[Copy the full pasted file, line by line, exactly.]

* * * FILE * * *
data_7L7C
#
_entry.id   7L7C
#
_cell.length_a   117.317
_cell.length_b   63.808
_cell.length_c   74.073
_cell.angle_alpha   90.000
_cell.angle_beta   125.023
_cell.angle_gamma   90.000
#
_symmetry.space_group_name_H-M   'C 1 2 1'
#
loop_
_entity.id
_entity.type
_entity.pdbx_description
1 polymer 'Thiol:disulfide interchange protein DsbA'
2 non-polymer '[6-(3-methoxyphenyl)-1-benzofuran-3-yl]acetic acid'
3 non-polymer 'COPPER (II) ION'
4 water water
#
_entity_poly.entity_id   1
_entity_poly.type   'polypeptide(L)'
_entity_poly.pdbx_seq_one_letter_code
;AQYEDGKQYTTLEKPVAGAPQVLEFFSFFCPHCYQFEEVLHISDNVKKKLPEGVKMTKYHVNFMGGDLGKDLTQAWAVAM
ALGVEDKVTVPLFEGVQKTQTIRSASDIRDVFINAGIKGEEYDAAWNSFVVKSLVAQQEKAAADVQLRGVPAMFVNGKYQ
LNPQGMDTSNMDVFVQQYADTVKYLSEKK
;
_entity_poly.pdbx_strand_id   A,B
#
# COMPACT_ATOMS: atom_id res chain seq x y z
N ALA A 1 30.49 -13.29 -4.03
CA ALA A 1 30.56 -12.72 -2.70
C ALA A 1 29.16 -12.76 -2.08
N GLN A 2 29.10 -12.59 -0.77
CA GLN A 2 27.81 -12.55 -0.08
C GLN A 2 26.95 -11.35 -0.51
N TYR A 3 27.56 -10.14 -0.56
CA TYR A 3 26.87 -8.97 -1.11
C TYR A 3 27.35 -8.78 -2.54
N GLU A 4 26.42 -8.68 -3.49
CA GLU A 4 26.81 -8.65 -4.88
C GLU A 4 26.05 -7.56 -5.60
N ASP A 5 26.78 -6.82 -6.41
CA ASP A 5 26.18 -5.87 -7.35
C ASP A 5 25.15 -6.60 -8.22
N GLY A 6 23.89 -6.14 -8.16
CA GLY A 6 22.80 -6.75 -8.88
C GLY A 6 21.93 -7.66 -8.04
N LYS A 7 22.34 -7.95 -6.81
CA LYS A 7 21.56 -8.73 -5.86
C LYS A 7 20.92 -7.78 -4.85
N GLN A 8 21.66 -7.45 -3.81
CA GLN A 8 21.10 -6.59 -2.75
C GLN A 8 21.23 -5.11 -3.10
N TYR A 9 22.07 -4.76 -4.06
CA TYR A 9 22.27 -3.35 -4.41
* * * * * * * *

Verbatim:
data_7L7C
#
_entry.id   7L7C
#
_cell.length_a   117.317
_cell.length_b   63.808
_cell.length_c   74.073
_cell.angle_alpha   90.000
_cell.angle_beta   125.023
_cell.angle_gamma   90.000
#
_symmetry.space_group_name_H-M   'C 1 2 1'
#
loop_
_entity.id
_entity.type
_entity.pdbx_description
1 polymer 'Thiol:disulfide interchange protein DsbA'
2 non-polymer '[6-(3-methoxyphenyl)-1-benzofuran-3-yl]acetic acid'
3 non-polymer 'COPPER (II) ION'
4 water water
#
_entity_poly.entity_id   1
_entity_poly.type   'polypeptide(L)'
_entity_poly.pdbx_seq_one_letter_code
;AQYEDGKQYTTLEKPVAGAPQVLEFFSFFCPHCYQFEEVLHISDNVKKKLPEGVKMTKYHVNFMGGDLGKDLTQAWAVAM
ALGVEDKVTVPLFEGVQKTQTIRSASDIRDVFINAGIKGEEYDAAWNSFVVKSLVAQQEKAAADVQLRGVPAMFVNGKYQ
LNPQGMDTSNMDVFVQQYADTVKYLSEKK
;
_entity_poly.pdbx_strand_id   A,B
#
# COMPACT_ATOMS: atom_id res chain seq x y z
N ALA A 1 30.49 -13.29 -4.03
CA ALA A 1 30.56 -12.72 -2.70
C ALA A 1 29.16 -12.76 -2.08
N GLN A 2 29.10 -12.59 -0.77
CA GLN A 2 27.81 -12.55 -0.08
C GLN A 2 26.95 -11.35 -0.51
N TYR A 3 27.56 -10.14 -0.56
CA TYR A 3 26.87 -8.97 -1.11
C TYR A 3 27.35 -8.78 -2.54
N GLU A 4 26.42 -8.68 -3.49
CA GLU A 4 26.81 -8.65 -4.88
C GLU A 4 26.05 -7.56 -5.60
N ASP A 5 26.78 -6.82 -6.41
CA ASP A 5 26.18 -5.87 -7.35
C ASP A 5 25.15 -6.60 -8.22
N GLY A 6 23.89 -6.14 -8.16
CA GLY A 6 22.80 -6.75 -8.88
C GLY A 6 21.93 -7.66 -8.04
N LYS A 7 22.34 -7.95 -6.81
CA LYS A 7 21.56 -8.73 -5.86
C LYS A 7 20.92 -7.78 -4.85
N GLN A 8 21.66 -7.45 -3.81
CA GLN A 8 21.10 -6.59 -2.75
C GLN A 8 21.23 -5.11 -3.10
N TYR A 9 22.07 -4.76 -4.06
CA TYR A 9 22.27 -3.35 -4.41